WILD PEAR SOUFFLÉ  This soufflé can be baked with lychee, peaches or whatever fruit flavor tickles your fancy. Personal Chef Gordon Lippe wants to break your habit of baking bagged recipes of cookies and brownies at home.  Chef Gordon, owner of Your Culinary Place, available for private classes, tastings and events, 6592 Superior Avenue. 941-922-9222.

SWEET POTATO SOUFFLÉ  Baked potatoes and mashed potatoes are so last season—as an offbeat side dish to your entree, feast on the Sweet Potato Soufflé for a real treat. With chunky cinnamon brown sugar crumbs sprinkled on top and pieces of pecan and walnut speckled throughout the softened starch, its homemade recipe makes for a messy masterpiece of sweet and savory at this Amish family eatery.   Der Dutchman, À la Carte side $2.5, 3713 Bahia Vista St., Sarasota, 941-955-8007. 

CHOCOLATE SOUFFLÉ  Indulge in a cocoa lovers’ take on the conspicuous, puffy classic—this creation combines a surfeit of fulfilling saccharine ingredients to sweeten the deal. This freshly baked bite sumptuously envelopes hot melted chocolate around a velvety crème anglaise core—a light pouring custard, often used as a dessert cream or sauce. The dessert is made-to-order to ensure an airy flair, and will have you rubbing your tummy under the table by the finale.  Maison Blanche, $12, 2605 Gulf of Mexico Dr., Longboat Key, 941- 383-8088. 

DIY From Chef Gordon

Wild Pear Soufflé

1     15oz. can of pear halves, drained and cut into chunks=

2   large eggs, separated, at room temp. (use yolks, save whites for later)

1/2 cup sugar

1   Tbs. pear liqueur  (not 100% needed)

3    egg whites, at room temp.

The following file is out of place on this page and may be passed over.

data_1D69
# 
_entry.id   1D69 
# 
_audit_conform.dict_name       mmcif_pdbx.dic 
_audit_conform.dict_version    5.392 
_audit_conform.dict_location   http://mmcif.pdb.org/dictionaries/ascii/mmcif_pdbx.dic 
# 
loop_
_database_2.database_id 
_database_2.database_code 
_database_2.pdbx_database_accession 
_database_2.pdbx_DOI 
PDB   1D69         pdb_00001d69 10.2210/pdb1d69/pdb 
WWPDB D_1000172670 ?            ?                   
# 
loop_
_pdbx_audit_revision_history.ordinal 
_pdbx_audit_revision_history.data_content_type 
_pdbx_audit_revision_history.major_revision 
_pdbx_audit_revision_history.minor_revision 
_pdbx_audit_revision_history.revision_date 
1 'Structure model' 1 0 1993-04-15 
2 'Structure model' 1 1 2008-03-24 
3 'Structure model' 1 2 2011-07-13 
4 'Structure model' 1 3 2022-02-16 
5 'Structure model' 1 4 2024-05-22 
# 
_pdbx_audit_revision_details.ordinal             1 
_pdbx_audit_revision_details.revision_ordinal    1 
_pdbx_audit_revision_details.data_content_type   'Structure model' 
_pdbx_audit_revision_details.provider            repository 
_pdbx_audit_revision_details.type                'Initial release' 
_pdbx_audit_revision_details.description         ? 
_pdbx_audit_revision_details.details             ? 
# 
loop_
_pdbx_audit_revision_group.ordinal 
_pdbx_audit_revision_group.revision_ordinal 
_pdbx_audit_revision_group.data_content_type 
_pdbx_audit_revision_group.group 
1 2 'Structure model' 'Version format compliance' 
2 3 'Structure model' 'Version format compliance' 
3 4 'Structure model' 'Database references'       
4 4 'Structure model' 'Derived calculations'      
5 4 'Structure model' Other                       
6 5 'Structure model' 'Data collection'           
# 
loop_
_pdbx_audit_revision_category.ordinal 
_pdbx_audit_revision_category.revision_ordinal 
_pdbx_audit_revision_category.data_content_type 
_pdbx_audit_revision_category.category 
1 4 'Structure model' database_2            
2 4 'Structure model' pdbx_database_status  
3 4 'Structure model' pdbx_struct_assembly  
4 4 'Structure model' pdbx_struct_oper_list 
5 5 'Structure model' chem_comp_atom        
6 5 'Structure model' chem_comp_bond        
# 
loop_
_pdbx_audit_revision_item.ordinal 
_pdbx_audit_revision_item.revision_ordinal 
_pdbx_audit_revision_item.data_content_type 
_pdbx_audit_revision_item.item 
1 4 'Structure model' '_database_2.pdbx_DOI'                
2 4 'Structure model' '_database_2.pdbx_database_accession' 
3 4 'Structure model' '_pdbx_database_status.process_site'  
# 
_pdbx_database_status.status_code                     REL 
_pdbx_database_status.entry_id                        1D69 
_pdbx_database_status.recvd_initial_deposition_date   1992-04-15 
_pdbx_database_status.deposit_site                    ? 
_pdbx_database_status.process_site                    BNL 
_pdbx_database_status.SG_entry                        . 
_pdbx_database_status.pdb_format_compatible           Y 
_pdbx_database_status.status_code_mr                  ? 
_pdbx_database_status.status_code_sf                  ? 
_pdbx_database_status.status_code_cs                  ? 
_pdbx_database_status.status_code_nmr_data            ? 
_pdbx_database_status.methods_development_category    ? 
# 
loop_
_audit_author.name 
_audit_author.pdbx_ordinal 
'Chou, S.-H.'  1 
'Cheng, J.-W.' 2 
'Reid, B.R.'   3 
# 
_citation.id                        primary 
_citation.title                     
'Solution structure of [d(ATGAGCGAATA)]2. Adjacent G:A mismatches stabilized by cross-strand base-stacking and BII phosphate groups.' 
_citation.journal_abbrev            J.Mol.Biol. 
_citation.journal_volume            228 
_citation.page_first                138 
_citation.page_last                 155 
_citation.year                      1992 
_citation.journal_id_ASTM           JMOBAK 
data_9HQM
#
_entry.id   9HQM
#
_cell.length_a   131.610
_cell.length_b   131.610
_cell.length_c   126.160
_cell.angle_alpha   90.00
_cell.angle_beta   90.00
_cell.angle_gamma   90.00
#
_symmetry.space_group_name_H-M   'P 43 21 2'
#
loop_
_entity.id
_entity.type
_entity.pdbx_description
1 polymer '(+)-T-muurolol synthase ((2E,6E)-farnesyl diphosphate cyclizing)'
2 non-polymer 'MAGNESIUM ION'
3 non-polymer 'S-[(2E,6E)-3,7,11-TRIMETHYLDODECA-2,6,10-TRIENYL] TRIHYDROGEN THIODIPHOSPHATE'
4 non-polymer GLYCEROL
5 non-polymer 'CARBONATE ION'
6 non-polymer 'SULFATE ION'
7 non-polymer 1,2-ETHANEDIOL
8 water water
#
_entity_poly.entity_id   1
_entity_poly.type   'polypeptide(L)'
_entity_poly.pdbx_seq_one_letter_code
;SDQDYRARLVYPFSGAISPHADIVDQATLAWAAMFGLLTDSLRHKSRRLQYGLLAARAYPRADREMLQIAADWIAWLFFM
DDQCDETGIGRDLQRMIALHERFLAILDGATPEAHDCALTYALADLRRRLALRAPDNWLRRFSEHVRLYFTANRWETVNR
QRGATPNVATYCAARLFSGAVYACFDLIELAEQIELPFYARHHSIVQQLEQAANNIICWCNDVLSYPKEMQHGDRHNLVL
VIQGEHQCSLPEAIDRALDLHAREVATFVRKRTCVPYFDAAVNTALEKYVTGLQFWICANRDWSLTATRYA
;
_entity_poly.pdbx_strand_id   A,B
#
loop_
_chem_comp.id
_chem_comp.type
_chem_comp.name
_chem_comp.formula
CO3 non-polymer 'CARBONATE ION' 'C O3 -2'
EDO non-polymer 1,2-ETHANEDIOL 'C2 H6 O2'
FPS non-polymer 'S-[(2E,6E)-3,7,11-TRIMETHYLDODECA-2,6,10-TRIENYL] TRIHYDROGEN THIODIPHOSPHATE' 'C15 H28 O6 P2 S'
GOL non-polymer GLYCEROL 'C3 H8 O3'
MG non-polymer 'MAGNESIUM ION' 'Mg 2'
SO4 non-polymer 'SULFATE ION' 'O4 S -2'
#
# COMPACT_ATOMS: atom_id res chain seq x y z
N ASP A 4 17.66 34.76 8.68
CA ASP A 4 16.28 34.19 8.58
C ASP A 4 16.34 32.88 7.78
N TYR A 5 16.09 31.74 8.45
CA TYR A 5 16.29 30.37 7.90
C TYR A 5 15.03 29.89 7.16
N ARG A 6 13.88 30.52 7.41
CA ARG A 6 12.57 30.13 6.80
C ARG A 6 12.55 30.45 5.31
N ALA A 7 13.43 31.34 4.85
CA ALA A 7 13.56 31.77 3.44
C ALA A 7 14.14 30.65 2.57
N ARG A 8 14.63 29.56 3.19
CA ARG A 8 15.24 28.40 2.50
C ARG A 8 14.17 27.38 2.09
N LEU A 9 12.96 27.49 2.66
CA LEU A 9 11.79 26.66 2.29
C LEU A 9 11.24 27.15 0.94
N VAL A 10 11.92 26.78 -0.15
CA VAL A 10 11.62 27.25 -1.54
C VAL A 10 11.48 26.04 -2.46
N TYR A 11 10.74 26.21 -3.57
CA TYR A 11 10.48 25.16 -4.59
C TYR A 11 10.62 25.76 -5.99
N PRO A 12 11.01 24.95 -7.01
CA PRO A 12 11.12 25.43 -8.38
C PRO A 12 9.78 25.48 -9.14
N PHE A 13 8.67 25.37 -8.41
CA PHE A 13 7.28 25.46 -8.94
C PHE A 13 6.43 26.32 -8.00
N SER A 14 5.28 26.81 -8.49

2    Tbs. lemon juice

“I was fortunate enough to learn how to make this amazing dessert by one of the greatest French chefs alive today, Francois Payard. Chef Payard showed me the way he makes his Pear Soufflé, featured in his book Simply Sensational Desserts. The best part about it was the ease (and shortcuts) that he used. One of the most challenging aspects of traditional soufflés is that they require a flavored pastry cream to impart into the mixture. These pastry creams tend to be a challenge and are intimidating for most people (including most chefs). But if you just take your flavor (sliced pears in this case), mix them with egg yolks, sugar and even a little pear liqueur if you’d like—this works as your “pastry cream.” After taking these items and mixing them in a blender to combine, you then gently fold in your stiff peaked egg whites (meringue). Add the batter to ramekins, cook in oven at 350 degrees for 10-12 minutes, or until GBD (Golden Brown & Delicious). And poof—you have picture-perfect pear soufflés that taste as great as they look. I’ve used this same technique with a variety of flavors from passion fruit and lychee, to the subtle essence of rose petals.”